The largest percentage increase was recorded for
residential buildings (7.1% or R3,590.5 million), followed
by non-residential buildings (6.5% or R1,589,8 million)
and additions and alterations (0.4% or R887.8 million).

The value of buildings reported as completed increased by
8.3% (R4 723,6 million) in 2016 compared to 2015. All
three major building categories recorded increases.

The largest percentage increase was recorded for
residential buildings (8.7% or R2,789.7 million), followed
by non-residential buildings (8.6% or R1,257,1 million)
and additions and alterations (6.9% or R676.8 million).

Rand exchange rate fixing uncovered
South Africa’s Competition Commission has accused 17
international and local banks of colluding to fix the price
of the country’s currency, the rand, over the past decade.
The Commission said in a statement that workers at more
than a dozen global banks were involved.

Fines up to 10% of the banks' South African revenues will
be imposed. Four major banks involved in the scandal
account for around 90% of the national banking market.


Retail sales growth slows in 2016 - survey points to a
weak start in 2017

2016 retail sales growth slowed to 1.9% year on year from
the 3.3% growth in 2015 marking the slowest rate of
increase since the 2008/09 recession.

Consumer spending has been held back by high
unemployment which affected disposable income and
consumer confidence. Other data shows that there was a
contraction in credit in 2016.

While reports suggest 2017 inflation will be flat and will
favour household finances, this positive effect could be
off-set by tax increases likely to be announced in the 2017
Budget. As such, consumer spending could remain


  Dutch public procurement policy recognises Malaysian

The Government of The Netherlands has announced the
acceptance of the Malaysian timber certification scheme as
compliant with the Dutch public procurement policy for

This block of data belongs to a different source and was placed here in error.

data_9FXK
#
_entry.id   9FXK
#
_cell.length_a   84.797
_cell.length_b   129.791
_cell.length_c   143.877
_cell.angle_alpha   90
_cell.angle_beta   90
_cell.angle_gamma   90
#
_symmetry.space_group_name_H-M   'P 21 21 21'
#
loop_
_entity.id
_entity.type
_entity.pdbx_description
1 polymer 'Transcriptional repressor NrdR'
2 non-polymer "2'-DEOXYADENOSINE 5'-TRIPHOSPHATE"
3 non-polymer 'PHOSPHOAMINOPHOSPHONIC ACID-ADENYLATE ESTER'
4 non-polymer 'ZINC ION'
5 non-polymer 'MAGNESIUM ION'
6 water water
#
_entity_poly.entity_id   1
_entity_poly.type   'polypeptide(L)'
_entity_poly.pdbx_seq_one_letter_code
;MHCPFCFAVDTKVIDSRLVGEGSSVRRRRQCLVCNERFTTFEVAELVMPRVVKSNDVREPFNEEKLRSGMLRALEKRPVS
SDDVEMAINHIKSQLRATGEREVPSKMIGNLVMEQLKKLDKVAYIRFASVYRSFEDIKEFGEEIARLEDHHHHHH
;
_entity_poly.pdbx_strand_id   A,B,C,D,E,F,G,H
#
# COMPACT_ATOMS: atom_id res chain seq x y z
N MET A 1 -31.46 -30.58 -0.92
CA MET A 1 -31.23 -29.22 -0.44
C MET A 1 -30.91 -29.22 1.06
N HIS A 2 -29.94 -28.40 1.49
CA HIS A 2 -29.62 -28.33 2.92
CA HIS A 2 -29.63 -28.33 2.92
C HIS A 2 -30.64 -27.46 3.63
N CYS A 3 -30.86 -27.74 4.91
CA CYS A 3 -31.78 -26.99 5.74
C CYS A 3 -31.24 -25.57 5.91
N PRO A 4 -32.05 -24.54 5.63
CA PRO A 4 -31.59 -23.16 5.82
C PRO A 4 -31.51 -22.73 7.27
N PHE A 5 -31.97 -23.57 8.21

sustainable timber.

This decision, said Himmat Singh, Chairman of the
Malaysian Timber Certification Concil (MTCC), marks an
important milestone for Malaysia’s scheme and is a
significant endorsement of Malaysia’s commitment and
ongoing efforts in promoting sustainable forestry and
timber industry through a timber certification scheme.

The MTCC believes acceptance of the MTCS within the
Dutch public procurement policy for sustainable timber
will allow Malaysian wood based companies to enjoy
better access to the Dutch markets.

The Dutch market currently accounts for about 30% of the
total export of PEFC/MTCS-certified timber products
from Malaysia. Certified timber products from Malaysia
constitute approximately 50% of the total certified tropical
timber imported into the Dutch market.

This volume is approximately the same as the volume of
PEFC/MTCS-certified timber collectively imported by
other EU member states with operational sustainable
timber procurement policies, namely United Kingdom,
Germany, France, Belgium and Denmark.

In related news, Sabah’s Forestry Department Director,
Sam Mannan, said timber from the state is gaining
worldwide acceptance amid concerns that the forest
products must come from sustainable sources.

More and more timber companies in the state are securing
international certification. Bornion Timber was the latest
company in the state to be certified under the MTCS.

Mannan commented that satisfying all the requirements of
certification schemes is not easy and Bornion Timber has
worked hard over the years to achieve this.


Now only short-term logging licenses in Sarawak
The new Chief Minister of Sarawak, Abang Johari Tun
Openg, has announced that, with immediate effect, only
short-term timber license by way of a tender process will
now be offered to timber companies. This is to ensure that
licenses are awarded in a transparent manner.

The statement from the State government says short-term
timber license would be issued by open tender for state
land forest that had been approved for development as
well as for native customary land development area and
native communal reserve earmarked for development.

The statement from the Chief Minister’s office the says
Forest Department would fine-tune the mechanism for the
award of timber licenses for forest area on land subject to